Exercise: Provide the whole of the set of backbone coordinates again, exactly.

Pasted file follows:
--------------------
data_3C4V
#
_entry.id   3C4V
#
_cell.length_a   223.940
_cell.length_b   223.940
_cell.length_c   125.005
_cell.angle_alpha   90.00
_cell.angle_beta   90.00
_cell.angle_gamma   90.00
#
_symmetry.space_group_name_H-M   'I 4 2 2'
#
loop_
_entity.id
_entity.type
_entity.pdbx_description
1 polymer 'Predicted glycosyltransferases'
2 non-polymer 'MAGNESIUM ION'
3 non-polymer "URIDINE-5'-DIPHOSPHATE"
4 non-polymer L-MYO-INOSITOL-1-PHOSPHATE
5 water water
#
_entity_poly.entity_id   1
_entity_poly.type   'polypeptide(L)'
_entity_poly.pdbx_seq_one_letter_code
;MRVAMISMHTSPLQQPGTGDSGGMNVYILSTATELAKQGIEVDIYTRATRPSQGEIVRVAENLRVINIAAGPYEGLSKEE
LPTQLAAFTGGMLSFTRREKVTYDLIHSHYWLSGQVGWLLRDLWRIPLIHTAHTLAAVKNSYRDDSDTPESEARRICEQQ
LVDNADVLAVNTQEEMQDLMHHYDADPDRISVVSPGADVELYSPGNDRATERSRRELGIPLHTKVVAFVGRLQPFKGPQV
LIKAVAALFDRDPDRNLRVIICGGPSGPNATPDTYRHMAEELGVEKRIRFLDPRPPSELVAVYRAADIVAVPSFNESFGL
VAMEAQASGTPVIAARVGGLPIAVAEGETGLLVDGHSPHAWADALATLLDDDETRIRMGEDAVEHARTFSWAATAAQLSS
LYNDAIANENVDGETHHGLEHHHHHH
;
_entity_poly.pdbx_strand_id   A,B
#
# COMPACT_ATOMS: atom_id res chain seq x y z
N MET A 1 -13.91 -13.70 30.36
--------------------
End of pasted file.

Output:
data_3C4V
#
_entry.id   3C4V
#
_cell.length_a   223.940
_cell.length_b   223.940
_cell.length_c   125.005
_cell.angle_alpha   90.00
_cell.angle_beta   90.00
_cell.angle_gamma   90.00
#
_symmetry.space_group_name_H-M   'I 4 2 2'
#
loop_
_entity.id
_entity.type
_entity.pdbx_description
1 polymer 'Predicted glycosyltransferases'
2 non-polymer 'MAGNESIUM ION'
3 non-polymer "URIDINE-5'-DIPHOSPHATE"
4 non-polymer L-MYO-INOSITOL-1-PHOSPHATE
5 water water
#
_entity_poly.entity_id   1
_entity_poly.type   'polypeptide(L)'
_entity_poly.pdbx_seq_one_letter_code
;MRVAMISMHTSPLQQPGTGDSGGMNVYILSTATELAKQGIEVDIYTRATRPSQGEIVRVAENLRVINIAAGPYEGLSKEE
LPTQLAAFTGGMLSFTRREKVTYDLIHSHYWLSGQVGWLLRDLWRIPLIHTAHTLAAVKNSYRDDSDTPESEARRICEQQ
LVDNADVLAVNTQEEMQDLMHHYDADPDRISVVSPGADVELYSPGNDRATERSRRELGIPLHTKVVAFVGRLQPFKGPQV
LIKAVAALFDRDPDRNLRVIICGGPSGPNATPDTYRHMAEELGVEKRIRFLDPRPPSELVAVYRAADIVAVPSFNESFGL
VAMEAQASGTPVIAARVGGLPIAVAEGETGLLVDGHSPHAWADALATLLDDDETRIRMGEDAVEHARTFSWAATAAQLSS
LYNDAIANENVDGETHHGLEHHHHHH
;
_entity_poly.pdbx_strand_id   A,B
#
# COMPACT_ATOMS: atom_id res chain seq x y z
N MET A 1 -13.91 -13.70 30.36